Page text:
Competition is nothing new to professional hockey players. You could, in fact, say that their life is based on competition.
But what if you are directly competing with a teammate?
Looking around the Ristuccia room on Monday following a "captain's practice" led by Bruins veterans, several members of the Boston organization chatted in their stalls and got reacquainted with their teammates.
Playful, verbal jabs were thrown by Mark Mowers. Zdeno Chara
worked out. Marc Savard
laughed. Tim Thomas
worked on his goalie equipment. And for a few moments the world was as it should be in the Hub of Hockey. But the boisterous mood in the locker room covered, for some, a very real sense of expectation and anticipation.
You see, to a man, almost every Boston Bruins player is in competition with the other players around them. While some might not be facing do-or-die situations, it's certain that ice time, line assignments and future paychecks are at stake during each and every on-ice minute -- no matter whether that minute happens in practice or during a game.
As a result, intensity gets taken up a notch when you are fighting for a place on an NHL roster, and it's no secret that several B's will fall into this category as training camp begins on September 13th. Although Boston plays several exhibition games this September, many players realize that their greatest competition during preseason might come from the skater sitting next to them in the locker room.
Mark Stuart, fully healed from an injury that cut his personal AHL playoff run short last season, knows he is in a dogfight and the hard working, square jawed, muscular defenseman surely seems ready for whatever comes his way.
"We're all buddies off of the ice," said Stuart. "Once you get on the ice, though, you are in competition.
"Each of us is competing with the other."
Talented fellow blue liner Matt Lashoff, a teammate of Stuart last season in Providence, and as laid back a person as you would ever meet, agreed with Mark, who is often called a "monster" in deference to his on-ice intensity.
"I think that's the toughest part," said a suddenly serious Lashoff of the intra squad fight for roster spots. "But at the end of the day that's the job.
"Hockey's a business and you have to put (friendship) aside on the ice and work hard.
"You are out there for a purpose," he said.
This year's edition of the Black & Gold, particularly those who played with the big club during the last campaign, know that they have a lot to prove to their patient and faithful fans. But before they get that privilege, they have to prove some things to the new coaching staff, too.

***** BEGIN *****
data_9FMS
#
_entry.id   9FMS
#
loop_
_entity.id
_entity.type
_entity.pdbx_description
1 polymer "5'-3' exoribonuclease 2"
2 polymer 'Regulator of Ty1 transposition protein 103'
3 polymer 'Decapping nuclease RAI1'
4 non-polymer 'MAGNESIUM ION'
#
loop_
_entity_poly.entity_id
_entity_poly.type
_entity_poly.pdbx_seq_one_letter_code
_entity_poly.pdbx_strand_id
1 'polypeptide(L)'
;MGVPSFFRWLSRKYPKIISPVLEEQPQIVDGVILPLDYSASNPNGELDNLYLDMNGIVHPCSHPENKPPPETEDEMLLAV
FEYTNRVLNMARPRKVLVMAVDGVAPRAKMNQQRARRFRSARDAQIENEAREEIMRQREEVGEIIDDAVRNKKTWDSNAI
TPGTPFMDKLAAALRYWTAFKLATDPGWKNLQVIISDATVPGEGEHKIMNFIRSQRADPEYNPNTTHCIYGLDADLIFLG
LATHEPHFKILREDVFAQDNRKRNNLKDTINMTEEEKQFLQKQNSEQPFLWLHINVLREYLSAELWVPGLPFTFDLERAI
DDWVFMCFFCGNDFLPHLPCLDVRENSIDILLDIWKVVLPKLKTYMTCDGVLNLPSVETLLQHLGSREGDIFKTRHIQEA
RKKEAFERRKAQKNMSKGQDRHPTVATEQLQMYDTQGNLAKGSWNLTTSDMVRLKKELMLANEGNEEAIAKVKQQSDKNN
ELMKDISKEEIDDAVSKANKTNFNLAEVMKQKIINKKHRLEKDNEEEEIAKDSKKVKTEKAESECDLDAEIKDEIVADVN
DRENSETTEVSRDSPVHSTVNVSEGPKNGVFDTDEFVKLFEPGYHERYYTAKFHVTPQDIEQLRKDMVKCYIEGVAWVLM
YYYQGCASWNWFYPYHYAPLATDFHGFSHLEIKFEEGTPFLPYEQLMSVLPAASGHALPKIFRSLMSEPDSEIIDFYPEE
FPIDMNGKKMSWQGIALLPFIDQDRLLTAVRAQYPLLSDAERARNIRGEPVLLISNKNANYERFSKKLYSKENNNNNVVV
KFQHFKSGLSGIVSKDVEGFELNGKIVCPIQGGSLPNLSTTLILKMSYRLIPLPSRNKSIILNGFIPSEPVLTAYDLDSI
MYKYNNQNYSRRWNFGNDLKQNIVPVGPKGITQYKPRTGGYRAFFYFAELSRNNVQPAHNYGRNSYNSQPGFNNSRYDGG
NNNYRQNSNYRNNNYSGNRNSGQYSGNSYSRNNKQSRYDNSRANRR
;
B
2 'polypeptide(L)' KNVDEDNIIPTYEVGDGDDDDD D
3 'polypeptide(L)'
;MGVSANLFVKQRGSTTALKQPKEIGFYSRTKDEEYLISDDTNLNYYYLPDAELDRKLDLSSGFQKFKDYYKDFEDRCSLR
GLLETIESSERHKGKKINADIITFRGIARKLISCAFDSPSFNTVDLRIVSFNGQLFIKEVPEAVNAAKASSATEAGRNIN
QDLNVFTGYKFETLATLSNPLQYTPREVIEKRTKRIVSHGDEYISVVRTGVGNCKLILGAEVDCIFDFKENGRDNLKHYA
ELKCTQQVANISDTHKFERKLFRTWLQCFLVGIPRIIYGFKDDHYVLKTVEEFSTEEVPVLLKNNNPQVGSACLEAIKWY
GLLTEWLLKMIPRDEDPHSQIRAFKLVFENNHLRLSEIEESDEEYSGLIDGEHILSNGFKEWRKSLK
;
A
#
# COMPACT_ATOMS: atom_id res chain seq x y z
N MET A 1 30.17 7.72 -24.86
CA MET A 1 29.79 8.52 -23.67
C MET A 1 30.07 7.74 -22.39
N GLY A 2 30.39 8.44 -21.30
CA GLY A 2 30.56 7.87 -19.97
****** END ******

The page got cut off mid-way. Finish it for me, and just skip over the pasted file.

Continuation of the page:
That is a tough enough task on its own, without putting the added pressure of "anxiety" into the mix. The players on the Boston bubble know that playing with a purpose means that you must know yourself very well and do the things you know how to do best, in order to succeed.
"I just come in here with a positive attitude," said forward Nate Thompson. "I want to play my game and do the things that make me effective as a hockey player.
"All the rest, I really can't control."
That is the one thing that all players strive for, but only a few ever actually gain it.
D-man Bobby Allen came out of Boston College having been drafted in the 1998 NHL Entry Draft and having been on a very, very successful team on the Heights. Six cities and several jerseys later, Allen knows that you can't focus on anything but working hard, a trait that earned him plenty of NHL ice at the end of the 2006-07 campaign and seemed to have stopped his hockey driven trek around North America in Boston.
"Nothing is guaranteed," cautioned Allen. "No matter how I did last year or what I did last year, I have to go out and prove myself again.
"The 30 or so games that I played, it really doesn't make a career, and I have to go out every year and prove to the Bruins and to other teams that I can still play."
Allen does not seem worried. He can't be, he just needs to focus.
"I knew it was going to be a battle," said Bobby. "Certainly, we have some great young defensemen in the system…but that just shows the depth of what Peter (Chiarelli) has going here.
"I am just going to work hard and see what happens."
Whatever happens, Allen, Lashoff, Stuart and Thompson know that they have support in the B's locker room.
"It's awesome just to be around the guys again," said Lashoff. "It's a good thing to be back and get in that mindset and prepare and have some fun."
And the competition?
"Off ice, everybody is the best of friends," he said, succinctly.
Stuart echoed his teammate.
"Exactly…you turn it off," said Mark. "Once you get off the ice, you are friends."
"We're playing hockey as a job," added Thompson. "It doesn't get much better than that.
"You have to have fun with it.
"You have to look at it as a challenge, not as a stressful thing," he said.
Allen took it a step further and intimated that perhaps everyone's biggest competition is actually staring back at him in the mirror.
"I can only control how I play," he said, "and that's what I worry about -- going out and having a solid camp.
"I wish the best for everybody -- especially the guys you are competing for jobs against, because in reality we are all really in this together…everybody is going to be called upon this year to help the team out and help the Bruins organization win.
"We're all one big family here," he said.
And what's a little competition between siblings, right?